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Editor’s note: Marketplace’s Andy Uhler spent a week reporting about doing business on the Texas-Mexico border during a time of intense debate over U.S. immigration policy and the push by President Donald Trump to build a border wall. Below is the seventh entry from his reporter’s notebook. You can read the other entries here.
In some ways, McAllen, Texas is a pretty good place for a first-time home buyer. The median home value is about $85,000 less than the national figure. But the intense debate over the building of a border wall and McAllen’s proximity to one of Mexico’s most dangerous cities, Reynosa, make the real estate scene in this city of 142,000 a little different to other affordable cities in the U.S.
Looking for his first house
Luis Lopez is checking out a yellow, three-bedroom, two-story house about 15 miles north of downtown McAllen. “My budget? I want to place in the 150s, 160s,” he said. “This one is 135, but it needs a lot of work.”
Lopez has lived in the area for 23 years. He helps his parents run a catering business and, while he rents a place right now, feels ready to buy. “It will be about the same amount of money, so I’d rather spend it on a mortgage than be paying someone else rent,” he said. The 1,500 square-foot place Lopez is viewing is listed beneath the median home value in McAllen of about $140,000.
A cheaper place to live
It’s that kind of affordability that brought real estate investor Amira Kalifa back to her hometown about three years ago. She and her husband were living five hours north in Austin, where the median home price is above $350,000. “We loved Austin but, moving back here, I mean, the cost of living is so much cheaper,” she said.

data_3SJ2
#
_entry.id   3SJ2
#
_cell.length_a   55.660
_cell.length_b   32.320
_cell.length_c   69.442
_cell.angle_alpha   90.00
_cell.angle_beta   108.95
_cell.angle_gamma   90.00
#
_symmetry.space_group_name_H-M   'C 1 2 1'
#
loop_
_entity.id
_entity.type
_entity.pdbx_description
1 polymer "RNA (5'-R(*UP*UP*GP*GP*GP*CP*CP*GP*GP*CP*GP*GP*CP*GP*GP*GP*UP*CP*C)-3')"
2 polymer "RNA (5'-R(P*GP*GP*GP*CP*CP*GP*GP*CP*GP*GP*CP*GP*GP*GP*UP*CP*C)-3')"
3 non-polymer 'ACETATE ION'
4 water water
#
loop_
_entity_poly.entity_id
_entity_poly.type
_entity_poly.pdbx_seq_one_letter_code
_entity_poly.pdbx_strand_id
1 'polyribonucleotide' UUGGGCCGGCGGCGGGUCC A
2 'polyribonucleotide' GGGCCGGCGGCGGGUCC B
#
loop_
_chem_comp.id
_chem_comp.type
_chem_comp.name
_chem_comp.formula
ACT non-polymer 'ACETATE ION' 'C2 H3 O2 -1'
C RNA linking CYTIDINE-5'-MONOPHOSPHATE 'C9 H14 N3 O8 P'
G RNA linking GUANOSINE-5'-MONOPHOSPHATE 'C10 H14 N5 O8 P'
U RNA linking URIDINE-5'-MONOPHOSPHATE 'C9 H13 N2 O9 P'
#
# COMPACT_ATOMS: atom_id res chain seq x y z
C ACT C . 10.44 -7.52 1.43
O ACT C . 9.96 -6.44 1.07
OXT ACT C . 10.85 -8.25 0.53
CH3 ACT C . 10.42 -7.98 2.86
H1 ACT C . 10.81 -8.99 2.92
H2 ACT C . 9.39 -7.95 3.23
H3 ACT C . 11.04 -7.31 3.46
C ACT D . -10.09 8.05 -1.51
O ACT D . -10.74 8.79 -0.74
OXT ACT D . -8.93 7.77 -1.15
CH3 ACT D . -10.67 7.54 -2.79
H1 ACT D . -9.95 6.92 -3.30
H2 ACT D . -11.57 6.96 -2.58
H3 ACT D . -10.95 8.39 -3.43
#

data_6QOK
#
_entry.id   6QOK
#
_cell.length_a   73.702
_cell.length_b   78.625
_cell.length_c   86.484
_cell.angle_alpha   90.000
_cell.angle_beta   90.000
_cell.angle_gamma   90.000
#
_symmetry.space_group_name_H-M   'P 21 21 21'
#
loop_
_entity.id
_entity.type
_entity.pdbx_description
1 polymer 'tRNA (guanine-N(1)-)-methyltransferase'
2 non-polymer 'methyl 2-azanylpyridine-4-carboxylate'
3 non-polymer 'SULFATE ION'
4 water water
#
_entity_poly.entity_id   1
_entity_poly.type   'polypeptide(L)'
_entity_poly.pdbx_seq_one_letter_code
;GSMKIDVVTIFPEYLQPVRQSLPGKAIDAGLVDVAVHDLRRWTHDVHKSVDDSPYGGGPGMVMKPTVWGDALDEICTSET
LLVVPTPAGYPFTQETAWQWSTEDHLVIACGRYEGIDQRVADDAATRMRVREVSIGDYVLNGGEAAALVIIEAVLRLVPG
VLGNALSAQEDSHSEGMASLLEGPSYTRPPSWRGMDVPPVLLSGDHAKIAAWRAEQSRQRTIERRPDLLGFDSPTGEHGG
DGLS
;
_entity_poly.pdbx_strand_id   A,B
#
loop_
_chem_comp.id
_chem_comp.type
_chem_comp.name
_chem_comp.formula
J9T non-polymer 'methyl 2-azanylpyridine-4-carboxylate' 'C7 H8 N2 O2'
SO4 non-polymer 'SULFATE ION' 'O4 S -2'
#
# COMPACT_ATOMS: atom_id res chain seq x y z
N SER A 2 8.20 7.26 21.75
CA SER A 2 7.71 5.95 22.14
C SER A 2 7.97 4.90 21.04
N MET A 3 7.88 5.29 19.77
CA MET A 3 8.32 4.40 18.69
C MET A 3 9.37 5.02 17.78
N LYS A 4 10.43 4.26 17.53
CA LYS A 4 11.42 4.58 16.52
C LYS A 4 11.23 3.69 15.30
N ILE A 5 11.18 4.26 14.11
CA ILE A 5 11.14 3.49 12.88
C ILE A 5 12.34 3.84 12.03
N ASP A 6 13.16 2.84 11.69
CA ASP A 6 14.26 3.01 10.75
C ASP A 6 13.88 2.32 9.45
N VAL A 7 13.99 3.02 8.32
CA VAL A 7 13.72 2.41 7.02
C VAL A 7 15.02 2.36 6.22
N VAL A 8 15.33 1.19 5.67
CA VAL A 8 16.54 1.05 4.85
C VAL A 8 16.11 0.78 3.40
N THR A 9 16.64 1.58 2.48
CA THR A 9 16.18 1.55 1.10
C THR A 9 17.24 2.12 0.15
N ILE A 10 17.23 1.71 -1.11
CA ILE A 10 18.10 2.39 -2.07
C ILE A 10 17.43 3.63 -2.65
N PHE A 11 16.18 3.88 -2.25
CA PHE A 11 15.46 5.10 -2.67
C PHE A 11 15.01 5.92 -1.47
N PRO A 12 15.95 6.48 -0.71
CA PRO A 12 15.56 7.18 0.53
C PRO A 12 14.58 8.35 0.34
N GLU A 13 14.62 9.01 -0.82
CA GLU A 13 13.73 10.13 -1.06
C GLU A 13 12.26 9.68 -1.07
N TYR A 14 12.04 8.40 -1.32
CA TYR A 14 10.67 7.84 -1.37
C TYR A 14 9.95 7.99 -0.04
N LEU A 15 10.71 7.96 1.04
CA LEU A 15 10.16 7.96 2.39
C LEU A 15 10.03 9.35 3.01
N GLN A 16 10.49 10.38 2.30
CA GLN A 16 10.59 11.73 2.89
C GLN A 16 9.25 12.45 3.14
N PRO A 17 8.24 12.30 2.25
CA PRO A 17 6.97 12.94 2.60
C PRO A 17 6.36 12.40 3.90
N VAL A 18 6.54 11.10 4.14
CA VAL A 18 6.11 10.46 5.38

They bought a 1,700-square-foot place in McAllen for $125,000. That’s just above $70 per square foot. Kalifa was paying more than twice that in Austin. She said McAllen’s affordability really hit home when she was doing her taxes. She compared her tax bill from her house in Austin, which she still owns, to the one in McAllen. “Literally, I messaged my husband, ‘It’s like five times cheaper to live in McAllen than it is to live in Austin.'”
Property taxes in McAllen are lower than Austin, which means the city’s public schools receive less funding. But that hasn’t stopped McAllen from becoming a bit of a boom town. The population is surging. Sales of existing homes in February were up 8 percent on last year, bucking the national trend.
Mexican buyers in McAllen
Some of those who have moved to McAllen are affluent Mexicans who fled drug-related violence across the border. “There is a lot of money invested here by people from Monterrey and from Reynosa,” said Ben Ruiz, a sociologist at the University of Texas Rio Grand Valley.
It can be a bit tricky for Mexican citizens to land a mortgage. Maria Gonzales found that out recently, when she borrowed money to build a house in McAllen. She’s a U.S. citizen, but got financial help from her two brothers, who are both Mexican citizens. She says that threw a wrench into the process. “They’re going to ask you for a lot more, like a down payment, a huge down payment,” she said. “It’s a lot harder.”
Buying a house also takes longer for Mexicans, with more paperwork and added financial scrutiny. As political tensions rise, Ronnie Ontiveros, a McAllen realtor, said she sees fewer Mexican citizens shopping for houses in McAllen. “They don’t feel as welcome,” she said. “We had a lot more Mexican nationals that used to come and buy homes here, but within the last couple of years, that’s declined.”
Obstacles aside, as long as violence south of the Rio Grande River remains a problem, Ontiveros said, there will always be Mexicans who want to move to McAllen.
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